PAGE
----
WASHINGTON (Reuters) - Several U.S. Republican senators on Tuesday proposed legislation that would place a moratorium on the release of most of the prisoners held at Guantanamo Bay, Cuba, saying they pose too much danger to the United States and its allies.
"It's clear that we need a time out so that we do not reconfront the terrorists that we had captured and are currently in Guantanamo," said Senator Kelly Ayotte from New Hampshire.
She said the legislation would put a two-year moratorium on the transfer of "medium- and high-risk detainees" from the facility - which she said were the overwhelming majority of the 127 prisoners there. The bill would also prohibit transfer of any prisoners from Guantanamo to Yemen for two years.
Senate Armed Services Committee Chairman John McCain from Arizona said that his committee would take up the legislation. "We know for a fact that roughly 30 percent of those who have been released have re-entered the fight," he said, speaking at a news conference with Ayotte.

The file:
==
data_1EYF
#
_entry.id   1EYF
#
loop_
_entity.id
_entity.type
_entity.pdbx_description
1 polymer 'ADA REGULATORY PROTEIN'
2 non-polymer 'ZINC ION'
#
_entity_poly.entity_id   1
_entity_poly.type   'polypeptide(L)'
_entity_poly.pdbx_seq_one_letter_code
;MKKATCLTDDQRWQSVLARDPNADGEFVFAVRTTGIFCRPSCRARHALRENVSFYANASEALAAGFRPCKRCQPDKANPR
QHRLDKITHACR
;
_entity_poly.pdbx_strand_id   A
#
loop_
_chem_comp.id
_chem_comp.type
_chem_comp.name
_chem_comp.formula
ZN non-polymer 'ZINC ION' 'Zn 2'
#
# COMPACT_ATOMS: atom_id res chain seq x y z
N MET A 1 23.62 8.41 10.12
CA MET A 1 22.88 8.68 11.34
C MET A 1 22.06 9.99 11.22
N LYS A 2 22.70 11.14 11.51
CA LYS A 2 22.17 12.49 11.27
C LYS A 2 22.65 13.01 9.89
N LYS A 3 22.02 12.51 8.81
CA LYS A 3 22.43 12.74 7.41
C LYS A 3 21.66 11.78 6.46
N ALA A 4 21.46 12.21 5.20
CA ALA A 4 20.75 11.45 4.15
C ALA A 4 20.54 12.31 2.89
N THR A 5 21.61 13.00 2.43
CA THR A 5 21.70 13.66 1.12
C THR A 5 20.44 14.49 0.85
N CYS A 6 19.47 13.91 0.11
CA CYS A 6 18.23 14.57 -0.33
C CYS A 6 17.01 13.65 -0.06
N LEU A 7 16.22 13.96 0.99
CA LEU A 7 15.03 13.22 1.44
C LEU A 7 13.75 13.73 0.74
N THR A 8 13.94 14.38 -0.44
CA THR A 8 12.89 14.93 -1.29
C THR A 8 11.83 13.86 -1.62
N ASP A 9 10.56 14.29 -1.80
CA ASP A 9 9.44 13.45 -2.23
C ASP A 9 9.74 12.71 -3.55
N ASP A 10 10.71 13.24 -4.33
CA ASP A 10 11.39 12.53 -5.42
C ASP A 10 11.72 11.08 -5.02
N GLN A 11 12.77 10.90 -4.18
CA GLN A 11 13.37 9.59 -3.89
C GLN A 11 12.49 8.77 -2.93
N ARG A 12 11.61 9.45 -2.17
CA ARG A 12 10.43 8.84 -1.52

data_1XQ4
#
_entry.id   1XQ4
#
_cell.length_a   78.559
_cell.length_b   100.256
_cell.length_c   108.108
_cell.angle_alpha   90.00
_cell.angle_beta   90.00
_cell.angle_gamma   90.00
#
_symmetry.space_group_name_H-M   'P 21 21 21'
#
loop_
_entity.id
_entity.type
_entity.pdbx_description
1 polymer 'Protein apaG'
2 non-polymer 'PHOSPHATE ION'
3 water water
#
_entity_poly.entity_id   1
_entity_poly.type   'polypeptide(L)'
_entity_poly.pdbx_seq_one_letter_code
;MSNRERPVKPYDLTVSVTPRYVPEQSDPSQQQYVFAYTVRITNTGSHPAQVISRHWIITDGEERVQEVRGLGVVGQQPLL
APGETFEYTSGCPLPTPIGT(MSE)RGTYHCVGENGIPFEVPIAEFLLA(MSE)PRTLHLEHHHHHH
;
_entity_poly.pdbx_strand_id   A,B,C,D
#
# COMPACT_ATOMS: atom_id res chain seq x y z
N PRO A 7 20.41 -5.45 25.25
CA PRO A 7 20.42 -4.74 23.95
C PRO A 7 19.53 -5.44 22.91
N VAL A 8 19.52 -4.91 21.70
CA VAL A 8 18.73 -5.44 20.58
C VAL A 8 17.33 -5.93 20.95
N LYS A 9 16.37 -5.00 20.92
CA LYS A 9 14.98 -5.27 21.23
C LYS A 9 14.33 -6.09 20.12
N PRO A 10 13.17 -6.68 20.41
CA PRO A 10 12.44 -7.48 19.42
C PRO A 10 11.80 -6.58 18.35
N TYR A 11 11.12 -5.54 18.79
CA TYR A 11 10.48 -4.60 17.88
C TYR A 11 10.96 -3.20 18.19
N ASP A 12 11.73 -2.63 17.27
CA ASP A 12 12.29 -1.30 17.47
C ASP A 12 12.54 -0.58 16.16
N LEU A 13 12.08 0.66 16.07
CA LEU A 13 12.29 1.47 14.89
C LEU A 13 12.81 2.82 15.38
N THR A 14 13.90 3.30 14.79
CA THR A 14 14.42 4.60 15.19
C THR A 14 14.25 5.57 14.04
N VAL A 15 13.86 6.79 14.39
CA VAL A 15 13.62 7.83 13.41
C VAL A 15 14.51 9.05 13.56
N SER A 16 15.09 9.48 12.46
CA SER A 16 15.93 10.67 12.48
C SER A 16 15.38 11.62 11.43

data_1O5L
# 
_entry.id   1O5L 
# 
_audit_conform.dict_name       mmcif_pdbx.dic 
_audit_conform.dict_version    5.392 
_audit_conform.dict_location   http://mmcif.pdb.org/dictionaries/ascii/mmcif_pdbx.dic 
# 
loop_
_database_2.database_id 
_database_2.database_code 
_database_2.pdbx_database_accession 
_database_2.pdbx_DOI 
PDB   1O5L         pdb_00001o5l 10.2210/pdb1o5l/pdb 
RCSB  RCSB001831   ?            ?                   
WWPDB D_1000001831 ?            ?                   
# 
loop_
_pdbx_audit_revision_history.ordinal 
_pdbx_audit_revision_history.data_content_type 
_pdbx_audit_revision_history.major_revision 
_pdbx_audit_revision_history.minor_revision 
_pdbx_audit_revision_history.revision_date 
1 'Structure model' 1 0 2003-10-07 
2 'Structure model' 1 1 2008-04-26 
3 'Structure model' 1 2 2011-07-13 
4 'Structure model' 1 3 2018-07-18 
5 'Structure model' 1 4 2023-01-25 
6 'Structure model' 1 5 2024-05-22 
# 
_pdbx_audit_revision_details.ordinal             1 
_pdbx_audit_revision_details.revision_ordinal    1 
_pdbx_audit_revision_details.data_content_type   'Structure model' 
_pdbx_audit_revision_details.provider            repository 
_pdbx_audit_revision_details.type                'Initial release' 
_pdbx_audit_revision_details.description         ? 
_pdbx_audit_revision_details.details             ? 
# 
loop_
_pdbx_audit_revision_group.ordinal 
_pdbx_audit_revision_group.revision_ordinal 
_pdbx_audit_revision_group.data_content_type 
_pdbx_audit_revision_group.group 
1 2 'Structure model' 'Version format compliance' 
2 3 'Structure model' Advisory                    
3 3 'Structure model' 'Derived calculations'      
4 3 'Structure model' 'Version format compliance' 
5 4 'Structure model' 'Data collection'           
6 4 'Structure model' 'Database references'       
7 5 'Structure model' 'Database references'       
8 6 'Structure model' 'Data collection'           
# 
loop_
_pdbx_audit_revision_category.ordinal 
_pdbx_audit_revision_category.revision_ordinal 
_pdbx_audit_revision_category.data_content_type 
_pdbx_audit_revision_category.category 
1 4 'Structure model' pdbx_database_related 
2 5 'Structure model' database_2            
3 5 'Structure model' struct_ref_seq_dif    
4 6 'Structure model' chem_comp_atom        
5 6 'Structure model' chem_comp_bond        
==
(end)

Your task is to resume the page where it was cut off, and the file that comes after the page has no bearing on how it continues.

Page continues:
Two weeks ago five men were flown from Guantanamo to Kazakhstan for resettlement, the latest in a series of prisoner transfers aimed at closing the facility located at the U.S. naval base in Cuba.
The prison was opened in January 2002 to house suspected militants and still holds 127 detainees, despite President Barack Obama's pledge to close the facility. Obama continues to face obstacles posed by Congress in his goal of emptying the prison before he leaves office, not least of which is a ban on transfer of prisoners to the U.S. mainland.
(Reporting by Susan Cornwell; Editing by Bernard Orr)